I wonder what your response was to another article with the word “self-care” in the title. Did you roll your eyes at this millennial buzzword? Were you bitter that you’ve seen the word so many times, yet, feel as if you still don’t know how to do it yourself? Are you convinced that self-care is a luxury you are not lucky enough to have access to?
Self-Care in Current Times
The concept of self-care, while not new, seems to have taken on a new life since the 2016 US Presidential elections. The week after results were announced, “Americans Googled the term almost twice as often as they ever had in years past .”
Since then, Americans, and world citizens, have endured numerous other anxiety-provoking and challenging scenarios of political unrest, economic upheaval, and, currently, a global pandemic. Self-care at this time may seem like a band-aid on a bullet hole. However, it is more helpful to think of it as the solution for opening up a soda bottle that has been shaken up.
As stress (pressure) mounts inside of the bottle (your mind and body), the best solution is to slowly open the cap to relieve it so that it does not continue to build and explode. Self-care is slowly opening that cap and releasing the pressure bit-by-bit to avoid explosions of panic/anxiety attacks, depressive episodes, relationship upsets, burn-out, etc.
Health at Every Size & Self-Care
Despite everything new going on in 2020, and now 2021, the old sore spots and pains of our nation’s ideologies still exist. Discrimination, prejudice, and the exclusion and judgment of minorities continues to be an issue. One such minority are those living within larger bodies.
These individuals are judged for their bodies from the point-of-view that being or having fat is a choice, that it signifies their health and worth, and that it is unacceptable. The Health at Every Size (HAES) movement, like self-care, has been happening much longer than it’s recent resurgence into the mainstream and is beginning to take on a new life.
More medical and mental health practitioners than ever before are taking a HAES approach, and individuals and organizations alike are beginning to shift their beliefs around body weight, size, and appearance, and the health or value of another person.
Even so, progress is slow, and those victimized by society’s unfounded beliefs on health and size live in the grey area of that progress every day. If you are one of these people, you are not alone, you are worthy, and you are deserving of the self-care needed to help you cherish yourself and your body and protect your mental health.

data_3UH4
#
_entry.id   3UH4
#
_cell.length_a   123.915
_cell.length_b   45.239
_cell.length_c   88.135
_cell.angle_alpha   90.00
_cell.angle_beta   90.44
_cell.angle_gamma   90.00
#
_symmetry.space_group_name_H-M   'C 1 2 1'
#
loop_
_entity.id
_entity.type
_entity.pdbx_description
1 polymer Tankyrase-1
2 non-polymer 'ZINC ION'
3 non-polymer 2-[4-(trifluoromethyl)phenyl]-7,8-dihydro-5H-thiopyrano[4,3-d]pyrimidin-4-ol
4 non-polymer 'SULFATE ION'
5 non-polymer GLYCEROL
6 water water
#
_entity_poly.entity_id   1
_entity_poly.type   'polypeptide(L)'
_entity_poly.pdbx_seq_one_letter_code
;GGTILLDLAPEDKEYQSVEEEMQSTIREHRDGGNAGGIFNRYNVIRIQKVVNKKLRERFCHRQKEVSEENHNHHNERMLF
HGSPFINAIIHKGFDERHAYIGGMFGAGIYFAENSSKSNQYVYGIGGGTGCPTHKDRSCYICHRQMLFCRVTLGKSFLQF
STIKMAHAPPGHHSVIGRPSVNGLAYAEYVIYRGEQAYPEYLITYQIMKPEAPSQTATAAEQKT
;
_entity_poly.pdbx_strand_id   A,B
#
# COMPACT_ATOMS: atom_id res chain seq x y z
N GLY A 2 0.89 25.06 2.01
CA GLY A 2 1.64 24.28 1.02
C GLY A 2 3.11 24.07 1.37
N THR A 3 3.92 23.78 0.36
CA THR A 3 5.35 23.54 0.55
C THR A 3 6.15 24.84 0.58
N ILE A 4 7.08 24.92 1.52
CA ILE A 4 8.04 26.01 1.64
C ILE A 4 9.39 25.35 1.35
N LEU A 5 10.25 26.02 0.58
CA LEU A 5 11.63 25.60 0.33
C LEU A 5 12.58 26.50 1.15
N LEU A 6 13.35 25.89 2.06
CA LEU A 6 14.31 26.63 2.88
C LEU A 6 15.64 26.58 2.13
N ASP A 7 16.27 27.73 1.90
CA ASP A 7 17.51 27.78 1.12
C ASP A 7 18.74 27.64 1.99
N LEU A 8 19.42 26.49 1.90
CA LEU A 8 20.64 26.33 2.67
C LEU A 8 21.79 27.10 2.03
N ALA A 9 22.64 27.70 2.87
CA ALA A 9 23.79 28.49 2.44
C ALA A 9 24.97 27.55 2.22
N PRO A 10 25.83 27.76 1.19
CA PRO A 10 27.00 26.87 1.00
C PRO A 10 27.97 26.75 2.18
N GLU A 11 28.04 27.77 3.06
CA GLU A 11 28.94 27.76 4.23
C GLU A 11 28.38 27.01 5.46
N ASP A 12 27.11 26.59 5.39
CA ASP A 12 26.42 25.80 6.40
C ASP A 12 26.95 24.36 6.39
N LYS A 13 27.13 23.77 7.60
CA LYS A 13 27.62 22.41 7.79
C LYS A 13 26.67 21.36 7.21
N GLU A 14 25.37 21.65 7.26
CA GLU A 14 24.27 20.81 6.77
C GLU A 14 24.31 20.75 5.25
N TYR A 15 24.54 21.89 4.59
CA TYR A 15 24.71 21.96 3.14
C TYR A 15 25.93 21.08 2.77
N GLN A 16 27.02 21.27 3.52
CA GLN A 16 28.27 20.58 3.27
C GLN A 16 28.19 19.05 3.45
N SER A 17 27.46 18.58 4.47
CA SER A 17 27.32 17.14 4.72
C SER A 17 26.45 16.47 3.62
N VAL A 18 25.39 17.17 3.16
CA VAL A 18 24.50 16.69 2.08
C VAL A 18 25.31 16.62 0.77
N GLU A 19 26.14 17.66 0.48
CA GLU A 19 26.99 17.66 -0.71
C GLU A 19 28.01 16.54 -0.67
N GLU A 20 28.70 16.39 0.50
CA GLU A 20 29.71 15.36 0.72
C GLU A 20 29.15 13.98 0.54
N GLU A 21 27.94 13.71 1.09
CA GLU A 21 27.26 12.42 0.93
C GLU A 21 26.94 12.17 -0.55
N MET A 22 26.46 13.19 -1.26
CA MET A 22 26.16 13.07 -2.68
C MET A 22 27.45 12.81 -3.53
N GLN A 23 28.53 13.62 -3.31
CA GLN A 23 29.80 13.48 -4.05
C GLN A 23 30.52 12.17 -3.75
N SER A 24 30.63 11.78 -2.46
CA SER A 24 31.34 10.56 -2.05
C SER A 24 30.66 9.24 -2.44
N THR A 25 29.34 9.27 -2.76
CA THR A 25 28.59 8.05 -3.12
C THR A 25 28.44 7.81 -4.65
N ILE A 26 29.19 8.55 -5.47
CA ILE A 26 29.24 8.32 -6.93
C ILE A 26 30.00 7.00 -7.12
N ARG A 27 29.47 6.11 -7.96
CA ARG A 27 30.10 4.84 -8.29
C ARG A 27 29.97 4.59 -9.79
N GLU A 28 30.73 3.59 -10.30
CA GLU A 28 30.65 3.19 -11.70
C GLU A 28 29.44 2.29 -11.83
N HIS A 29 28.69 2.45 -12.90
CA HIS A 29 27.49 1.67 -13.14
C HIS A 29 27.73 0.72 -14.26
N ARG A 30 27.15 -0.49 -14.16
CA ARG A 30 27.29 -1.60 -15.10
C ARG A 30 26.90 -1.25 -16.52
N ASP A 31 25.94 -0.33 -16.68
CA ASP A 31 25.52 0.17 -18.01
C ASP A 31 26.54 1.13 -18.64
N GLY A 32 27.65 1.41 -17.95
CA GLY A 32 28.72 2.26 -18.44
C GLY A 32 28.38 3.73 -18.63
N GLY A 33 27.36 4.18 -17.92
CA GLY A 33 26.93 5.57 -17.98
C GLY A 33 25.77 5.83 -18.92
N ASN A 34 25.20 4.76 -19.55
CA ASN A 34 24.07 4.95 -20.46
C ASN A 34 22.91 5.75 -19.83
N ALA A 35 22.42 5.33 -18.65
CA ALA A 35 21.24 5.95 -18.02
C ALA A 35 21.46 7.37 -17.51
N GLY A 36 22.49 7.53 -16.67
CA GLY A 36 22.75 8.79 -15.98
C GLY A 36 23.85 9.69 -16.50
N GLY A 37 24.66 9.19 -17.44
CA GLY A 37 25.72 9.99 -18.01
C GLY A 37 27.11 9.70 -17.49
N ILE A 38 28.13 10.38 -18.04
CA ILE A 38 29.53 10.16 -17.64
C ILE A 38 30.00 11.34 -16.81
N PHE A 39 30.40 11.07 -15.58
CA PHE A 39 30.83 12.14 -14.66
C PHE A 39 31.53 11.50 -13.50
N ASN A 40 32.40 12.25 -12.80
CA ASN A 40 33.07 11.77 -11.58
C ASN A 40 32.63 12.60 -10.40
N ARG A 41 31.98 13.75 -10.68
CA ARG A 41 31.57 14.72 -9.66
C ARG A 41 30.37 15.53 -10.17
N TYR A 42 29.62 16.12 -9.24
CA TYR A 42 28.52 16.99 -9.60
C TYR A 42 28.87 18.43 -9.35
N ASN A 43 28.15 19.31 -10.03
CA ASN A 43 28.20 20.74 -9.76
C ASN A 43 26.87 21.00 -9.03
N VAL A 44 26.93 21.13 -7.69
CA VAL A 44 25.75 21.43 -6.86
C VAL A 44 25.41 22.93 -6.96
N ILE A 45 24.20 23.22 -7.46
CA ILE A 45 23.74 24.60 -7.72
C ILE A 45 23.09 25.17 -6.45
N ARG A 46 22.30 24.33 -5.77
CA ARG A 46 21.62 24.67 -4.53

If you have struggled with finding effective self-care in the past, it can be helpful to examine first what exactly it is you are needing. Self-care activities run the gamut from spending time alone with a book or a bath to riding a rollercoaster to scream at the top of your lungs.
The traditional trends of taking a bath, lighting a candle, sipping tea, etc., are all helpful at times, but sometimes, what we don’t need is quiet. Solitude and self-care don’t always have to have these components.
Ask yourself what you need by exploring why you are seeking self-care at that moment. Is your body tense, your breathing shallow, your head aching, your thoughts racing, your speech pressured? First, consider what is coming up for you that you are attempting to cope with.
This can often direct you on where to go next. If you are feeling heightened anxious energy that you feel you need to release, look into past moments you have felt that way and what helped. Was it going for a walk or run, laughing with friends, blasting music?
Self-care has no limits as it is anything that helps you improve your mental and emotional wellness effectively. The key to self-care being effective is to do it intentionally. Sitting and coloring may help a little bit, but it ultimately won’t make a big difference unless you are intentionally and mindfully engaging in that activity.
Recognize that you are worthy of taking the time, dedication, and focus that it takes to engage in intentional self-care that makes a difference. The world is scary right now, and maybe it always has been for you, but you are worthy and valued and deserve to take care of yourself as such.
Resources: Harris, A. (2017). A history of self-care. Slate. Retrieved from http://www.slate.com/articles/arts/culturebox/2017/04/the_history_of_self_care.html.
About the Author:
Margot Rittenhouse, MS, PLPC, NCC is a therapist who is passionate about providing mental health support to all in need and has worked with clients with substance abuse issues, eating disorders, domestic violence victims, and offenders, and severely mentally ill youth.
As a freelance writer for Eating Disorder Hope and Addiction Hope and a mentor with MentorConnect, Margot is a passionate eating disorder advocate, committed to de-stigmatizing these illnesses while showing support for those struggling through mentoring, writing, and volunteering. Margot has a Master’s of Science in Clinical Mental Health Counseling from Johns Hopkins University.
The opinions and views of our guest contributors are shared to provide a broad perspective on eating disorders. These are not necessarily the views of Eating Disorder Hope, but an effort to offer a discussion of various issues by different concerned individuals.
We at Eating Disorder Hope understand that eating disorders result from a combination of environmental and genetic factors. If you or a loved one are suffering from an eating disorder, please know that there is hope for you, and seek immediate professional help.
Published January 25, 2021, on EatingDisorderHope.com
Reviewed & Approved on January 25, 2021, by Jacquelyn Ekern MS, LPC